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Fill Your Heads With Gumby Metal Thunder! - 91%

Acrobat, May 6th, 2008

Saxon, the undisputed kings of South Yorkshire Gumby metal (SYGM) and general all round scrappy Yorkshire Terrier’s of NWOBHM. Biff and the boys get a fairly bad reputation both inside and outside of the metal scene. Why you ask? Well, some strange people see the whole Spinal Tap comparison as a negative thing…bizarre! But if you can get over the short comings of Biff Byford’s wardrobe, you’ll surely find some of the greatest rocked up metal around.

NWOBHM was a complete mess of sounds, generally using an umbrella term to keep the music press happy (much like the did with grunge ten years later). Venom sounded like a washing machine full of bricks, Def Leppard spent too much time on their backing vocals, Witchfynde, Witchfinder General, Witchfynder General and General Fynder Witch all imploded without too much hassle and delivered some unfocused variant from the Sabbath mould, but Saxon just provided a most enjoyable AC/DC meets Priest rocking groove that pleased both rock and metal fans. If you enjoyed ‘British Steel’ era Priest then this will be right up your street, if not then I suggest you try before you buy, saving us the “Saxon ist not krieg!” reviews.

Four out of the eight songs here stand up to me as absolute metal classics, guarded in metal’s sacred halls by the Thundercats, yeah, why not? ‘Princess of the Night’ is embryonic speed metal and has some deceptively simple riffing. Saxon, being as they are, didn’t sing much about Satan and Valhalla as such this song is about fucking trains. Not even trains carrying legions of the night to do battle with angels, just a train bringing Biff his copy of Gumby Monthly. ‘Never Surrender’ is a ripping “backs against the wall” type song with brilliant generic bouncy NWOBHM riffs and an effortlessly catchy chorus. Not so much trains in this one. ‘And the Bands Played On’ is perhaps the greatest Saxon song ever, with it’s sing along lead lines (ala ‘747’) and nicely layered riffs. It was Saxon’s ode to the 1980 Monsters of Rock festival, at which they apparently killed at. It is also of note that Saxon writes a song dedicated to every gig they’ve ever done, yes really;
‘Dunstable Civic Hall, 1995, there was 155 there!’.
‘Denim and Leather’ is another NWOBHM anthem and understandably a live favourite- a masterpiece of Gumby metal sing along brilliance. Isn’t the ‘maybe you can learn play the bass’ line comedy gold? After dreaming of guitar and smashing up the drums, the bass must be learnt as a afterthought…if one line in metal ever did capture all the mystique of the faceless bassist then this is it! Anyway, it’s one of the best AC/DC songs Angus and Mal never wrote.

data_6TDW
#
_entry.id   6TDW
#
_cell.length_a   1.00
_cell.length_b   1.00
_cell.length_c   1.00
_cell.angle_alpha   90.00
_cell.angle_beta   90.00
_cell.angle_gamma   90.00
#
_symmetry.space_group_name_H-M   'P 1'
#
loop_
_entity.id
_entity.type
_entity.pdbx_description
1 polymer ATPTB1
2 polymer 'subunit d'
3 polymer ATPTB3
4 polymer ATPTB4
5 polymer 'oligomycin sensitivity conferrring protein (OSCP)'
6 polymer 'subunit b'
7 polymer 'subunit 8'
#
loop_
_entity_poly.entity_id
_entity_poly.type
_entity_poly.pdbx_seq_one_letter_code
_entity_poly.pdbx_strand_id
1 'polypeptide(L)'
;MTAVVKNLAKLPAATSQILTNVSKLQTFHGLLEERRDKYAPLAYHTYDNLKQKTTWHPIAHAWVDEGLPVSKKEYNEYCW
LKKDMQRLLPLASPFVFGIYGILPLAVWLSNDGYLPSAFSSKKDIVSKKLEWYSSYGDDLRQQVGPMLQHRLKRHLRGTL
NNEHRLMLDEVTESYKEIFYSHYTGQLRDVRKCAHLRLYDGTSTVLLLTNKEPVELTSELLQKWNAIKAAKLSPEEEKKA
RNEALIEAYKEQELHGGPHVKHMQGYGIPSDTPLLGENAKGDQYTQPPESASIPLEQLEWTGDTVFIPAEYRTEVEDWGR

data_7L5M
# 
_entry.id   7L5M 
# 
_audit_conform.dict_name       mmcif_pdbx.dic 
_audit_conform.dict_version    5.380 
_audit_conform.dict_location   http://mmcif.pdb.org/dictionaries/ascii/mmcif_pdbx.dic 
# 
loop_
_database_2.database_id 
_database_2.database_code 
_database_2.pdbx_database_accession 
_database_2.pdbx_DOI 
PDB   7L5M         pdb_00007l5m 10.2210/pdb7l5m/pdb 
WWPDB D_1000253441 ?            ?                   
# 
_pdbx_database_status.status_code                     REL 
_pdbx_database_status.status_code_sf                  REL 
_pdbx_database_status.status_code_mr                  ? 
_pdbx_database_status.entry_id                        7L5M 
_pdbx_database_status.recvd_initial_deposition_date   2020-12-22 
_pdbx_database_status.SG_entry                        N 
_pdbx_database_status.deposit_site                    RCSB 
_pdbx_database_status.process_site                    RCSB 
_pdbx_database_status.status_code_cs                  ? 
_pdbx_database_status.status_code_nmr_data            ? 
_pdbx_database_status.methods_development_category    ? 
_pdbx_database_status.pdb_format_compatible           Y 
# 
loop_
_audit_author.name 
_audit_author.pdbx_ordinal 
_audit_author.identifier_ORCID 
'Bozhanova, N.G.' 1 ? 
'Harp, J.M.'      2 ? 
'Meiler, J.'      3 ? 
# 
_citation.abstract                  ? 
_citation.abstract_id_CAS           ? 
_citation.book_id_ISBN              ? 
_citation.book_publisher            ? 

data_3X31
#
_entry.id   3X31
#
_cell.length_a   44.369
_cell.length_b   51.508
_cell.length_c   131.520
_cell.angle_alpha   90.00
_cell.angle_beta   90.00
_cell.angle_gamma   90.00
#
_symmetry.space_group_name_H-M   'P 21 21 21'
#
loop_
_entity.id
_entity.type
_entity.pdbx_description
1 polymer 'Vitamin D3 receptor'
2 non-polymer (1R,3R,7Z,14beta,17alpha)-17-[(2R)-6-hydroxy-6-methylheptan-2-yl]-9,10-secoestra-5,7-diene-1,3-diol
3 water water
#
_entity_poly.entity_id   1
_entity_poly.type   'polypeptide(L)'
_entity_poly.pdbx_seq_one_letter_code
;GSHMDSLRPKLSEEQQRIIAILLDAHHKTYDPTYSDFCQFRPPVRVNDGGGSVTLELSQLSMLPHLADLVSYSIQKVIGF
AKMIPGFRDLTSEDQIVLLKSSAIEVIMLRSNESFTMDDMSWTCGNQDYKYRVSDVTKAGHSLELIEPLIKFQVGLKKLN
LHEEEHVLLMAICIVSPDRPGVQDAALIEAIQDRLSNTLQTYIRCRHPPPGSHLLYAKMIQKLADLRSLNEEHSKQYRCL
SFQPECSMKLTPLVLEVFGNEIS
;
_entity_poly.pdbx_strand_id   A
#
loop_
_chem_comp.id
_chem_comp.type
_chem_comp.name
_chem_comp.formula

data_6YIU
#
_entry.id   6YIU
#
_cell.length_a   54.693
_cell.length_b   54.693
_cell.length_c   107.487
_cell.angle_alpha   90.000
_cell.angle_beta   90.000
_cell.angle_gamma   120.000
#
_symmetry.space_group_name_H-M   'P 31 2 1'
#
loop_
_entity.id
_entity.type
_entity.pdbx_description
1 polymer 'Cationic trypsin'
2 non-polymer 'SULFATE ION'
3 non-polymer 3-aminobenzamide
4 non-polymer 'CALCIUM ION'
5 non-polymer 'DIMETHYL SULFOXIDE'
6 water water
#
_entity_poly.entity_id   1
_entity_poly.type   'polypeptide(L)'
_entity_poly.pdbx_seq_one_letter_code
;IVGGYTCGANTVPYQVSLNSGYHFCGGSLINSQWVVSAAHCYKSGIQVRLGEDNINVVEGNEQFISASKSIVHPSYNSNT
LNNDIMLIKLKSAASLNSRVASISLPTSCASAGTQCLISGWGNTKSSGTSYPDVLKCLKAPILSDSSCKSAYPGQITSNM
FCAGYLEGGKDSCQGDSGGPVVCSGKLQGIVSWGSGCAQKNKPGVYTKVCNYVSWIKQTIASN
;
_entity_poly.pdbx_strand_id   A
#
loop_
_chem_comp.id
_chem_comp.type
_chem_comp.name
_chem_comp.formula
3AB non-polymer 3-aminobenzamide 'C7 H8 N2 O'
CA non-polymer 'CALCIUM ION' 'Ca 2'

The other songs here are generally excellent too. ‘Fire in the Sky’ is an gold old slab of NWOBHM speed, with some excellent guitar harmonies and Priest aspiring solos. ‘Play it Loud’ is a lovable romp about never turning your music down and kicking lifeguards who take a disliking to Deep Purple (maybe it was Candice Night?). ‘Midnight Rider’ is the only song I don’t enjoy here, it reeks of ‘Hello America’ and musically it does nothing that the other tracks don’t do better. I mean I know your from Barnsley and are totally stoked by “bloody automobile highways” and “sun shining all of t’ bloody night” but spare me the details.

Saxon always have been economic rather than flashy and ‘Denim and Leather’ stands up as an excellent example of heavy metal precision, much like those steam engines Biff is so obsessed by (who is he Fred fucking Dibnah? Steeplejack heavy metal!). The band generally perform excellently with lots of memorable hooks, riffs and solos. Pete Gill’s performance was a bit disappointing for me as I was already aware of his phenomenal drumming with Motörhead and as such I knew he could sound a lot better than he does here…not that this is Lars Ulrich drumming by any means. I suppose it’s also that he uses less double bass than on ‘Strong Arm of the Law’ as well…crikey, that shows this albums age, when double bass was still something noteworthy in metal!

Looking to get all nostalgic for a time when England actually still was a proud heavy metal nation? Look no further, Biff and the boys will have you leathered up in no time (no, not lathered, bad Pete) and rocking like a Gumby in a time when every metal fan dressed like some denim clad refugee.

Paragraphing edited along with some minor spelling and grammatical errors. I’m going to do this with most of my reviews now.